enter the USA asylum

Who Can Seek Asylum in the United States?

Legal Assistant Administrative Law, Immigration Law, International Law

Asylum is a legal protection afforded to individuals who’ve fled their home country, where they’ve undergone persecution, or have a legitimate fear of getting persecuted if they were to return in the future. It gives them a chance to start a new life in a foreign country.

The process of seeking asylum in the US is not as easy as you might think. You need to understand the legal requirements involved and potentially prepare extensive documentation to prove that you meet those requirements. Here’s what you need to know.

Types of Asylum

An individual seeking asylum in the US must be physically present at a port of entry to the US or already be within the US borders at the time of application. There are generally two paths you can use to apply for asylum.

Affirmative Asylum

This path allows a foreign national, who doesn’t have any ongoing removal proceedings against them, to proactively lodge an asylum application to the government through the Department of Homeland Security’s – US Citizenship and Immigration Services (USCIS) division.

Once a USCIS officer reviews the application, they may either grant it or deny it if they find that the individual has no valid reason(s) for seeking asylum in the US. If the officer rejects the application, the applicant will have to go through removal proceedings, meaning the US government issued orders to deport them from the country.

Defensive Asylum

To fight a deportation decision made by the government, an applicant would have to present their case before an immigration judge at the Department of Justice’s Executive Office for Immigration Review (EOIR). The judge will hear the case and determine whether the applicant has a valid reason to remain under the legal protection of the United States.

This process is referred to as “defensive asylum” since it involves asylum seekers defending themselves against deportation from the US.

Asylum laws are complex. If you choose to file an application, ensure you seek assistance from an experienced immigration attorney to give you the best possible outcome, particularly if returning to your home country poses a genuine threat to your safety and well-being.

Other Possible Defenses Against Removal

If the judge dismisses your defensive asylum application, you can use two other defenses to fight your removal.

Withholding of Removal

Asylum seekers who don’t qualify for asylum may be eligible for Withholding of Removal. This immigration status may not allow you to get a green card, but it will grant you the legal documentation you need to live and work lawfully in the United States.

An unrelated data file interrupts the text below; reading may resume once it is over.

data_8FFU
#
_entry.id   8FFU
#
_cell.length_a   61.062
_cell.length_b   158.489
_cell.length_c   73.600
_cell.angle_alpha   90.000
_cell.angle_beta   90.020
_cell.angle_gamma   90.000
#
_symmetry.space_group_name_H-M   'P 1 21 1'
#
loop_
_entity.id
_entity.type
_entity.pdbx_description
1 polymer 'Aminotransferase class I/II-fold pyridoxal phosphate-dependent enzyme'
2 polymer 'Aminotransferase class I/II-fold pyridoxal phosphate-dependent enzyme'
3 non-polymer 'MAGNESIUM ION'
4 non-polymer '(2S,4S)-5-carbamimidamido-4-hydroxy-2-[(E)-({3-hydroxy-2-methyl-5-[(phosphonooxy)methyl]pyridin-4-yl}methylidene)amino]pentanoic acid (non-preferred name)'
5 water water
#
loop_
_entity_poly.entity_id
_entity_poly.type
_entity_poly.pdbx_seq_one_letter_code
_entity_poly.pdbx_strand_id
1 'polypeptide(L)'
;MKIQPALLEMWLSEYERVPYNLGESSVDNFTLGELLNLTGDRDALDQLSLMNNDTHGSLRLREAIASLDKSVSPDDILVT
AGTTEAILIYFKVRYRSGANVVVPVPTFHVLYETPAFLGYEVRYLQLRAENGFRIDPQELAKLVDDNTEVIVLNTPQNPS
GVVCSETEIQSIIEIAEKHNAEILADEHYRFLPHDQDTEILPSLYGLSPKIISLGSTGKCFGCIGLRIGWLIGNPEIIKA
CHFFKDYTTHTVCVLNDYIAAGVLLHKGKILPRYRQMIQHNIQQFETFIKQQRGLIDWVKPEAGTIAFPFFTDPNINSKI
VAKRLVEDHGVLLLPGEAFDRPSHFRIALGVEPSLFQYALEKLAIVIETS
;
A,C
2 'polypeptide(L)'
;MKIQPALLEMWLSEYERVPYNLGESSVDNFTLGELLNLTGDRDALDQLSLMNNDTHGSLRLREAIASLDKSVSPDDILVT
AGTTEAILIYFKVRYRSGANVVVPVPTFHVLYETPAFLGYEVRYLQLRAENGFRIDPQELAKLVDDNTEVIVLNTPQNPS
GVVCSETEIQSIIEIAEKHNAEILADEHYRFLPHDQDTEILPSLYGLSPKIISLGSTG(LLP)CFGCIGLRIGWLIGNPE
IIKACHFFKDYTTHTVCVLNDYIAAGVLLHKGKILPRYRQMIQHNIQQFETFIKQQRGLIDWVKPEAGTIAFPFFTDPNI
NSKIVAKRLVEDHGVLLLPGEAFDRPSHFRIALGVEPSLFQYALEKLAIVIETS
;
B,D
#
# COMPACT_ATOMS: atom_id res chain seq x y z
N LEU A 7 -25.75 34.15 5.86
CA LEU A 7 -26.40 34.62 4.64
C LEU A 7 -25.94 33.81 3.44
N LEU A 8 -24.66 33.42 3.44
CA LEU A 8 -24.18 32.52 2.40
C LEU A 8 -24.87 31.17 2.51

To get Withholding of Removal, you will need to prove to the court that the possibility of suffering future persecution on the grounds of your political opinion, social group, religion, nationality, or race, is more likely than not. Keep in mind that the standard of proof required for Withholding of Removal is much higher than asylum.

Convention Against Torture

If you fear that returning to your home country may result in torture, you may qualify for relief under the provisions of the Convention Against Torture (CAT). To be eligible for CAT protection, you would need to demonstrate that the possibility of getting tortured by your home government, or with its “acquiescence,” is more likely than not.

The term “acquiescence” means that the government in your country of origin is aware of the torture being inflicted on you but doesn’t intervene to stop it from happening.

Valid Reasons for Seeking Asylum in the US

A blue folder with the label Asylum applications

The standard asylum definition uses the term “persecution.” It is legal protection offered by a nation to an individual who has fled their home country because of a very legitimate fear of persecution. Not everyone qualifies for asylum status. To do so, you need to demonstrate that:

  1. You are unwilling or unable to go back to your country of origin because you have a legitimate fear that doing so will lead to your persecution or that you have been persecuted in the past.
  2. The reason for your potential or past persecution is related to any of the following grounds: belonging to a particular social group, religion, nationality, or race, or having an unfavorable political opinion.